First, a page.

I had been using Pinterest on both the web and my iPhone, sometimes ending up in the app unplanned because a Google search for wedding #inspo would lead me there. Several months after putting all wedding-related activities behind me, I was still getting daily suggestions for “pins” in my email inbox. These were feverish vision boards of hetero-normative matrimony, sultry brides in egg-white gowns and elaborate jewels posing in cavernous spaces. Or couples standing in fields, exchanging their vows. All of them clear-day weddings (on Pinterest it never rained). Would the app ever catch up to real life?
It occurred to me that Pinterest’s San Francisco office was around the corner from my own. So on a blindingly sunny day in October 2019, I met with Omar Seyal, who runs Pinterest’s core product. I said, in a polite way, that Pinterest had become the bane of my online existence.
“We call this the miscarriage problem,” Seyal said, almost as soon as I sat down and cracked open my laptop. I may have flinched. Seyal’s role at Pinterest doesn’t encompass ads, but he attempted to explain why the internet kept showing me wedding content. “I view this as a version of the bias-of-the-majority problem. Most people who start wedding planning are buying expensive things, so there are a lot of expensive ad bids coming in for them. And most people who start wedding planning finish it,” he said. Similarly, most Pinterest users who use the app to search for nursery decor end up using the nursery. When you have a negative experience, you’re part of the minority, Seyal said.
When engineers build ad retargeting platforms, they build something that will continually funnel more content for the things you’ve indicated you’re interested in. On average, that’s the correct thing to do, Seyal said. But these systems don’t factor in when life has been interrupted. Pinterest doesn’t know when the wedding never happens, or when the baby isn’t born. It doesn’t know you no longer need the nursery. Pinterest doesn’t even know if the vacation you created a collage for has ended. It’s not interested in your temporal experience.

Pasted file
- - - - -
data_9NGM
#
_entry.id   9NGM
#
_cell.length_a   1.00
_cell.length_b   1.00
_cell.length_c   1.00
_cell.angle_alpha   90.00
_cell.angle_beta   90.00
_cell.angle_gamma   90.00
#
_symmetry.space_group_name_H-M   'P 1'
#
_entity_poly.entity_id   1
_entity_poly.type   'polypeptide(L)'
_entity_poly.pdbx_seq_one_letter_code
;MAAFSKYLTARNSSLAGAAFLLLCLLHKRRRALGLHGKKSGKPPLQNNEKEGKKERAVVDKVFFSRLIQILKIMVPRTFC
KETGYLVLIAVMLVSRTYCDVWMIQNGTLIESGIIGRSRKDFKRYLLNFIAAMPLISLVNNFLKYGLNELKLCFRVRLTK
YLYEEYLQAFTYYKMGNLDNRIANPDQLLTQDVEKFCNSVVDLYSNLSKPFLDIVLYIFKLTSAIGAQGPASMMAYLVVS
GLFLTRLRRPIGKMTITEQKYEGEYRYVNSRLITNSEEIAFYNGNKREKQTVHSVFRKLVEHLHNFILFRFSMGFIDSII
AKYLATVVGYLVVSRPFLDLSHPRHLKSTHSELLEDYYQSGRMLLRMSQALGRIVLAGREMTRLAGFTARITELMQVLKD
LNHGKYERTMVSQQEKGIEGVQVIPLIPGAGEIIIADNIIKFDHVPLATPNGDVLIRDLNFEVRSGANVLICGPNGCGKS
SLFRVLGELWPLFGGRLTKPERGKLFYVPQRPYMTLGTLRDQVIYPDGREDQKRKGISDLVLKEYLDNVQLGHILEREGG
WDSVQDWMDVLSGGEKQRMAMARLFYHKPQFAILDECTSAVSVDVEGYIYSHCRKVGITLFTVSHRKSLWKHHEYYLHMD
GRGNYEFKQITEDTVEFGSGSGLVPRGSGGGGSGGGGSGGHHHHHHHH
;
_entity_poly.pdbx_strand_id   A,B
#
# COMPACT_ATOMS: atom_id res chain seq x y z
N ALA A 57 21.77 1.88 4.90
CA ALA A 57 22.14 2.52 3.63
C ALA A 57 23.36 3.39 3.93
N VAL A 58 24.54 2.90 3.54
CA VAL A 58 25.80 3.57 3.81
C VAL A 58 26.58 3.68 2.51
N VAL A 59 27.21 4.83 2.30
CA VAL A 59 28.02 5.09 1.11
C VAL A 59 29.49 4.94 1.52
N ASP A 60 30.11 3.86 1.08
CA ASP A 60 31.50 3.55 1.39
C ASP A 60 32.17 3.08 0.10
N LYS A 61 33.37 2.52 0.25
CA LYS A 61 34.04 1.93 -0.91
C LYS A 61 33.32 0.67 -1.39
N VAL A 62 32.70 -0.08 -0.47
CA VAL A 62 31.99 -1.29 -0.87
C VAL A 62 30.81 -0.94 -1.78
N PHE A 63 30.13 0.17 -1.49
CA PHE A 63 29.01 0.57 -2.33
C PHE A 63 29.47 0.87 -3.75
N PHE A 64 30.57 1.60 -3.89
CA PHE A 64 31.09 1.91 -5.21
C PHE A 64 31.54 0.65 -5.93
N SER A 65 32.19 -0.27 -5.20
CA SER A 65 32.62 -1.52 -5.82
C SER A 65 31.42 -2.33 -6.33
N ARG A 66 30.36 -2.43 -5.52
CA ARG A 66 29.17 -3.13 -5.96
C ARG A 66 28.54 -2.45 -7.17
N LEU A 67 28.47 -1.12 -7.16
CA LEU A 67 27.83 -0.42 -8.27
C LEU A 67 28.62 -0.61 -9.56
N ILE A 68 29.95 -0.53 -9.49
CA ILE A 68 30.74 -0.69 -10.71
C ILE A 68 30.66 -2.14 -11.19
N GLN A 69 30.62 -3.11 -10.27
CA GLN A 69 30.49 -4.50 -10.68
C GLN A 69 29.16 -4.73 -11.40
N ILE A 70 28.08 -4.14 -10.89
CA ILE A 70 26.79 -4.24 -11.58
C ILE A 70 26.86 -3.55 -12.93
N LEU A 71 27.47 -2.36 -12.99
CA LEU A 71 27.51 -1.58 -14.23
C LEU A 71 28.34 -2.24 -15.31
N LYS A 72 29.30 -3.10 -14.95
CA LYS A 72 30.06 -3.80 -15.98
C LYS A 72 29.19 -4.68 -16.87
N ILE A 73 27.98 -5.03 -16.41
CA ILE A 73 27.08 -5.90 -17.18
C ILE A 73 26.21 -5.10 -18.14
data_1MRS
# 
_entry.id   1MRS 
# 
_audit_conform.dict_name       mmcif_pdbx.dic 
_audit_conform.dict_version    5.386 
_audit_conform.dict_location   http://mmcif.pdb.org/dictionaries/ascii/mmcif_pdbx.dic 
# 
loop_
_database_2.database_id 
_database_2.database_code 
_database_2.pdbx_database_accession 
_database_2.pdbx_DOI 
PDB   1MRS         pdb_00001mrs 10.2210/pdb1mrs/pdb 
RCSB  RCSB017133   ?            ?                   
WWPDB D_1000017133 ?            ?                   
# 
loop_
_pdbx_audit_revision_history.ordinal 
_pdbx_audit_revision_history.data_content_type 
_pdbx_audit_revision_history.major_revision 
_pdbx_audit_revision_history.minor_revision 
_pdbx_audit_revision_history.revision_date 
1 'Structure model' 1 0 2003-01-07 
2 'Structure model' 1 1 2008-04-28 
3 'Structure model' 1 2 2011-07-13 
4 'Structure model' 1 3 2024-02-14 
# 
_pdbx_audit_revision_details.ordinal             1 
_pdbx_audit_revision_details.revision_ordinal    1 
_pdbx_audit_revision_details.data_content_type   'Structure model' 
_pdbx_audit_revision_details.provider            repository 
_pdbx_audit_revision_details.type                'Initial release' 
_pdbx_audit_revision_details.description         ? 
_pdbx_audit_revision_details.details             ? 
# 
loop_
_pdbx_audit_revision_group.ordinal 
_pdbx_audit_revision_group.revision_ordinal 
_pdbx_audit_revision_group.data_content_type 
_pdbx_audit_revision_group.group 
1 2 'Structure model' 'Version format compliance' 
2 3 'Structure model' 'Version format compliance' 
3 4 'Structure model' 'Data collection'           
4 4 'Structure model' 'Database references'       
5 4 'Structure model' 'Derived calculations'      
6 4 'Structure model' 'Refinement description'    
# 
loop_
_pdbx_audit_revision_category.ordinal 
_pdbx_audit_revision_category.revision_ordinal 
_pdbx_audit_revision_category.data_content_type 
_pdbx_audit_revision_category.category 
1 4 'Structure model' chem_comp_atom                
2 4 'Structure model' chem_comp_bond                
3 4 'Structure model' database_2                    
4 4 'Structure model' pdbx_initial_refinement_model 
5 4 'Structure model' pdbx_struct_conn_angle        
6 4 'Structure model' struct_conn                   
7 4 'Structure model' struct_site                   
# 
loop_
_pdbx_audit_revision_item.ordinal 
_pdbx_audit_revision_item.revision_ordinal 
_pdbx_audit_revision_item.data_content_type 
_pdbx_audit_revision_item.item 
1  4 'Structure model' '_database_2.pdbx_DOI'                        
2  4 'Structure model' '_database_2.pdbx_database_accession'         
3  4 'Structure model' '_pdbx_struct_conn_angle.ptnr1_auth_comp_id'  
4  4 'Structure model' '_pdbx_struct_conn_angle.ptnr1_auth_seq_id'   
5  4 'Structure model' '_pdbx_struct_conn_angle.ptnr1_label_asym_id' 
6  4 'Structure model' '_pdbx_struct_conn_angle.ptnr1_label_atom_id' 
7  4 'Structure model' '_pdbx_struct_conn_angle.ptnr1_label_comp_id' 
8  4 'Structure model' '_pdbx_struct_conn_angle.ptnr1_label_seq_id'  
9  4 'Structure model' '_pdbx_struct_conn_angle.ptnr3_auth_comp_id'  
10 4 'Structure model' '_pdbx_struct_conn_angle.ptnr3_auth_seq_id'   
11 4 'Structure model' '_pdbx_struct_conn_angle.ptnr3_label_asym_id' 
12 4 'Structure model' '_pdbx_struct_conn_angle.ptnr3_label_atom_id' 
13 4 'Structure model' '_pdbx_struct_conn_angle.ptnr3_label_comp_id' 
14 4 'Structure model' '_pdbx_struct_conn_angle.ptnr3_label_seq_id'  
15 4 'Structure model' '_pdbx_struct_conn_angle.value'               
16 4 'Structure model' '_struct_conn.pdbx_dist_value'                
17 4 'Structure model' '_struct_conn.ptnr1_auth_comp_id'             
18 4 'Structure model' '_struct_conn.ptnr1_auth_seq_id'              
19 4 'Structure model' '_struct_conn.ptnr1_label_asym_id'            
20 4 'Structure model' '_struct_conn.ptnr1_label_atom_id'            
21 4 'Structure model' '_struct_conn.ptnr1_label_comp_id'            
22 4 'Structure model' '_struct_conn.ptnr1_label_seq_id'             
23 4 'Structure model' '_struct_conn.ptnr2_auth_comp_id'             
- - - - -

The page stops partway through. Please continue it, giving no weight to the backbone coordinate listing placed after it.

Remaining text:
This problem was one of the top five complaints of Pinterest users. So for nine months, Seyal and his team worked on a solution. The intent, surely, was good. Seyal showed me how to “tune” my home feed and unfollow entire topics—like “wedding”—rather than unpinning items one by one. By going through my account history, I saw that I had clicked on way more wedding-related pins than I’d ever realized.
I asked Seyal if Pinterest had ever considered a feature that let users mark a life event complete. Canceled. Finished. Done. “We would have to have a system that thinks about things on an event level, so we could deliver on the promise,” Seyal said. “Right now we just use relevance as a measure.” But had Pinterest considered that, in the long run, people might be more inclined to use the app if it could become a clean space for them when they needed it to be, a corner of the internet uncluttered with grief?
“I think it’s an even stronger statement than that,” Seyal said. “If we solve the problem you describe, the user doesn’t necessarily come back more, but we might have solved what’s a terrible experience on the internet. And that in itself is enough.”
Pinterest hadn’t really solved it, though. The new tuning feature I saw in their offices felt like little more than expanded menu options, a Facebookian revision of settings. In early 2021, Pinterest was still suggesting “24 Excellent and Elegant Silk Wedding Dresses” to me.
That day, leaving Pinterest and walking back to my office, I realized it was foolish of me to think the internet would ever pause just because I had. The internet is clever, but it’s not always smart. It’s personalized, but not personal. It lures you in with a timeline, then fucks with your concept of time. It doesn’t know or care whether you actually had a miscarriage, got married, moved out, or bought the sneakers. It takes those sneakers and runs with whatever signals you’ve given it, and good luck catching up.